This year, we’re celebrating the season with a month of nonstop cookies. For the second day of cookies, we give up chocolate for Alton Brown’s caramelized-oat cookies, which are nicely crisped with the perfect balance of cinnamon and raisins.
To me, the hallmark of a good holiday party is eggnog. Sweet, rich, and indulgent — the Christmas season really wouldn’t be complete without a healthy portion of this requisite libation. If the cloyingly sweet and thick store-bought stuff, spiked with nothing but too much nutmeg, has left you jaded, Alton Brown’s homemade version will convert you to an eggnog believer.
This simple and traditional Christmastime concoction is made with milk, cream, egg yolks and sugar, and is spiked with smoky bourbon and dark rum. It’s enriched with whipped egg whites for a frothy texture, and has a a hint of freshly grated nutmeg for a warm undertone. It’ll leave you wondering why you ever settled for the store-bought alternative.
When it comes to demonstrating cooking techniques — and helping pupils understand the science behind them — there is no better teacher than Alton Brown. So to prep for Thanksgiving, we’re tuning in to Alton’s top turkey tips to guarantee we turn out a perfectly cooked, flavorful, nicely browned bird.
Not convinced you need to brine? Alton brings in reinforcements to explain the weird science behind brining’s effectiveness, and shares his flavorful brine recipe.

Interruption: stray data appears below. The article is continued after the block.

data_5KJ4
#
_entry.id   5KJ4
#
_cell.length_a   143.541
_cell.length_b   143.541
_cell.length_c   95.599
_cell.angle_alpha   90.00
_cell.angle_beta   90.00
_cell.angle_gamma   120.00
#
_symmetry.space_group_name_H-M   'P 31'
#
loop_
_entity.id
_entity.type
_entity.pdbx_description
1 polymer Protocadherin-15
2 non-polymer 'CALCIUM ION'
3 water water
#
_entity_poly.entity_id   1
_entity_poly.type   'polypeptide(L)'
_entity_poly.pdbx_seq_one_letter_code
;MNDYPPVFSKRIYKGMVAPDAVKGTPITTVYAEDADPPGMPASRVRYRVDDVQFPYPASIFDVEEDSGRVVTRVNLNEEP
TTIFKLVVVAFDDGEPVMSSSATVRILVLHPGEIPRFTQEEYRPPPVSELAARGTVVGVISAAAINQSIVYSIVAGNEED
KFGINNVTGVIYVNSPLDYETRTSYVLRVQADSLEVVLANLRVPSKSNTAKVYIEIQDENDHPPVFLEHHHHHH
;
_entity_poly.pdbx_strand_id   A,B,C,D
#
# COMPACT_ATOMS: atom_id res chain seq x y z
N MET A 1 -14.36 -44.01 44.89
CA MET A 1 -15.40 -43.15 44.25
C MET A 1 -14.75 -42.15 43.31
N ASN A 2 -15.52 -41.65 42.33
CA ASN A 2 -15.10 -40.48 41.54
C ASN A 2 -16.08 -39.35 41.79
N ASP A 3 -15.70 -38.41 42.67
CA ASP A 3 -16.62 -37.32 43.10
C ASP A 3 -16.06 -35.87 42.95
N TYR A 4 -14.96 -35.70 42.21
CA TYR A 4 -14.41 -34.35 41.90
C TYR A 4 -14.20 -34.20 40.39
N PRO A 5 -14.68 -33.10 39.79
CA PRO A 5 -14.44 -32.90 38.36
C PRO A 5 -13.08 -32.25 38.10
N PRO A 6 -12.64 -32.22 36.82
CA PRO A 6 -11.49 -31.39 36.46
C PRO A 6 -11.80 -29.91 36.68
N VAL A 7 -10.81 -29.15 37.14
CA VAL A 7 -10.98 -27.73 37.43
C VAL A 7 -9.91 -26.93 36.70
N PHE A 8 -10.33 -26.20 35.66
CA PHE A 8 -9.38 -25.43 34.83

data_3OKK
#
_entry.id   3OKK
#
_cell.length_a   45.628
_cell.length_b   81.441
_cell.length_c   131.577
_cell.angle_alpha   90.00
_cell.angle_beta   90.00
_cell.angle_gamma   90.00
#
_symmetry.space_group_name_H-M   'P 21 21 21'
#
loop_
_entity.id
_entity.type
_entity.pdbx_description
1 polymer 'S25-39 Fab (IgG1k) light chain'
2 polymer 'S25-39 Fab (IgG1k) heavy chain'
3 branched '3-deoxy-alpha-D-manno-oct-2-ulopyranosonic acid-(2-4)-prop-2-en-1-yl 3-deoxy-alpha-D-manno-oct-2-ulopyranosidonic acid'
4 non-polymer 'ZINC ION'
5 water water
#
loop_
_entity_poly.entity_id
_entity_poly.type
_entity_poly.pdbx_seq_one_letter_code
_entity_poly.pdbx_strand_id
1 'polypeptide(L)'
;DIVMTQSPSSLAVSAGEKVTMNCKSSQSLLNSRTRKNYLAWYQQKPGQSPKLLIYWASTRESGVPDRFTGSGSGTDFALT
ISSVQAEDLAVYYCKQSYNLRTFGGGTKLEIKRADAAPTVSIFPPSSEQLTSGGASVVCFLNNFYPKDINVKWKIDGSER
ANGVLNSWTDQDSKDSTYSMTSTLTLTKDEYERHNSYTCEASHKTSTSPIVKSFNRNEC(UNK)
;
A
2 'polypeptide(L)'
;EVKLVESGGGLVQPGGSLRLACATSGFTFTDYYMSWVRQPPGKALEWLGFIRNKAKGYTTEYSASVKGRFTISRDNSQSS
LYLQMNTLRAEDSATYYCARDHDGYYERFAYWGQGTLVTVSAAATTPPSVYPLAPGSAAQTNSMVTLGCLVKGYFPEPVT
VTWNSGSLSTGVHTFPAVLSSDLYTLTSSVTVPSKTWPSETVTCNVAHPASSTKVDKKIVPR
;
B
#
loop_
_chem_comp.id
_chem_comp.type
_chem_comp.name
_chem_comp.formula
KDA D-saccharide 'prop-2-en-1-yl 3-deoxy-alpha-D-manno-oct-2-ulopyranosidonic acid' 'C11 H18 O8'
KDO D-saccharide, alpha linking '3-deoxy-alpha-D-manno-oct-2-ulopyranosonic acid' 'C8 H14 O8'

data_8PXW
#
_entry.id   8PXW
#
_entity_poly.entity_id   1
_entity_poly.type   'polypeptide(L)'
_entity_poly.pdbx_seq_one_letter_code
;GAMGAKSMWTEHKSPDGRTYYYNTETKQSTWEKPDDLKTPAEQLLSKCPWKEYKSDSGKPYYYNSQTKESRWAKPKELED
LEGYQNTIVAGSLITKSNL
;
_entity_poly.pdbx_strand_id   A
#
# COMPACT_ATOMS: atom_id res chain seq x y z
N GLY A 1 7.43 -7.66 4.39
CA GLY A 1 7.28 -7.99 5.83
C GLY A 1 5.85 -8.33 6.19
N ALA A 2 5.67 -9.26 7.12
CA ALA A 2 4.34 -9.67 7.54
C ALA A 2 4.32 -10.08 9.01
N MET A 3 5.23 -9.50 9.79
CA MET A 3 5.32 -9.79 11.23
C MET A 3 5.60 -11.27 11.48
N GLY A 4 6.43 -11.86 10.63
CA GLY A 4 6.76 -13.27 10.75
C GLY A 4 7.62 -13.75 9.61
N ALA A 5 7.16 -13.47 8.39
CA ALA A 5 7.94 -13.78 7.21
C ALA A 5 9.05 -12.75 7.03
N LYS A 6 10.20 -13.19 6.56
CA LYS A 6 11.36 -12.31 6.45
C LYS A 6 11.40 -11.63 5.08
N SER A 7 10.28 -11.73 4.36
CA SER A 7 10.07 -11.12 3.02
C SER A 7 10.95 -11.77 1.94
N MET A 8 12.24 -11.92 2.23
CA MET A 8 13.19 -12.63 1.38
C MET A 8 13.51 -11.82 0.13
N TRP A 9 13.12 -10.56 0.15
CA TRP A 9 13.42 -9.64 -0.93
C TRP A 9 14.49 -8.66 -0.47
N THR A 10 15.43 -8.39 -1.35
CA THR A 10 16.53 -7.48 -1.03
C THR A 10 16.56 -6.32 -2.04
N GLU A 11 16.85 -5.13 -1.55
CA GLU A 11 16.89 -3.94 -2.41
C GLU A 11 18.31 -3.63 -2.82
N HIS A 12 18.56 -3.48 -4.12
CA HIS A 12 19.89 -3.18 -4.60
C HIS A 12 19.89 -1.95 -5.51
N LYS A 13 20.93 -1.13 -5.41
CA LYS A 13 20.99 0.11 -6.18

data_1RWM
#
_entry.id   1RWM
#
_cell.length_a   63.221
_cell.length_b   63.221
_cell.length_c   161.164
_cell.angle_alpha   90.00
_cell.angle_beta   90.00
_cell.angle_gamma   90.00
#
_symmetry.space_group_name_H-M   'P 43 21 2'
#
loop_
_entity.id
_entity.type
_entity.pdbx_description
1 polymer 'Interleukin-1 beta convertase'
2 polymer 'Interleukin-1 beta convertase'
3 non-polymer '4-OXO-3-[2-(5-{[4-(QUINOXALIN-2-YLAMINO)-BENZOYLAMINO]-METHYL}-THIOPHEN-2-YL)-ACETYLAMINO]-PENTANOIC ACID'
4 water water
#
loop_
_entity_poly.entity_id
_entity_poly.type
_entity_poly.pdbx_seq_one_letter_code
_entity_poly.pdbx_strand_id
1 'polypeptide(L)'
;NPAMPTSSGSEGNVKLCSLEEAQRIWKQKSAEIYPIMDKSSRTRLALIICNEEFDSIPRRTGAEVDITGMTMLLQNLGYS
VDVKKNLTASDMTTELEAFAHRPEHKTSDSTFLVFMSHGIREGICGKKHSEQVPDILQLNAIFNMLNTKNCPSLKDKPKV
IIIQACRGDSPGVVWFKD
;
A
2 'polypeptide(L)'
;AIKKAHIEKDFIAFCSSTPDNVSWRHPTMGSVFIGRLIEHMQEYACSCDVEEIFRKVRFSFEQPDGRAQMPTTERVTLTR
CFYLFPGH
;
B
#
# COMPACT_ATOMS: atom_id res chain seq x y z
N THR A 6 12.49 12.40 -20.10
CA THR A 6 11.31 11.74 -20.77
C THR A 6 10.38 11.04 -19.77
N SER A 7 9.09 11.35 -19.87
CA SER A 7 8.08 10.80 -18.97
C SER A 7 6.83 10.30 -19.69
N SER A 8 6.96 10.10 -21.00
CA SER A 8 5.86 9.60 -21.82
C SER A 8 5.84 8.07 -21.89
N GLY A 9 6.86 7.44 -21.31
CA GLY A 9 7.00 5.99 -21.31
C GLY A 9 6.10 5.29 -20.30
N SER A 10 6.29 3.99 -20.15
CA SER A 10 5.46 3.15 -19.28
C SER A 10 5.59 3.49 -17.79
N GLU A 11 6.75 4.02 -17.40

Butternut squash soup shows up on restaurant specials menus from now through Thanksgiving, and rightly so: it is special. Butternut squash is in season right now, and when roasted, the flesh softens and the flavor deepens, making it ready to be pureed into creamy fall soup.
But while butternut squash soup is special, it’s not especially difficult to make at home. It takes a little bit of patience (you’ll have to wait about a half-hour for the squash to roast) but once the squash is cooked, you just need to simmer with some liquid, season and puree. If you have a hand blender, the process is even easier — a hand blender allows you to blend soup right in the pot — but if you don’t, you can use a regular blender. Be sure to puree the soup in batches; if you over-fill the blender you could end up with a mess. (Think soup volcano.)
Despite our whining about the length of the opening ceremonies, we really love the Olympics.
BUT every now and then, we need a break.
We’re already sick of some rivalries (looking at you, Phelps and Lochte). And sometimes the tension is just too much to take.
We hear you. That’s why this week Cooking Channel is serving up mini-marathons in primetime of The Boys of Summer (Bobby Deen, Bobby Flay and Alton Brown) – the perfect respite from the 2012 London Olympics.
The 2011 New York City Wine and Food Festival was a weekend-long celebration of, well… wine and food. It featured bites from top TV chefs and the city’s best restaurants, plus cocktails and wine in all varieties. It was also a chance to meet and mingle with all the big stars from Cooking Channel and Food Network. But the annual festival is more than just a big party — 100 % of the proceeds from the festival go directly to the Food Bank For New York City and the Share Our Strength foundation.
Check out the Cooking Channel stars who made an appearance:
This Fall on Cooking Channel, look forward to all-new episodes with your favorite chefs, old favorites you love, plus brand new faces with shows you won’t want to miss!
Here’s a taste of what’s in store…
Thanksgiving is coming! The turkey, the stuffing, the sides, the pies — and so much good TV to eat up, we thought you could use a little help.
Keep crafting your Thanksgiving menu with Cooking Channel this weekend…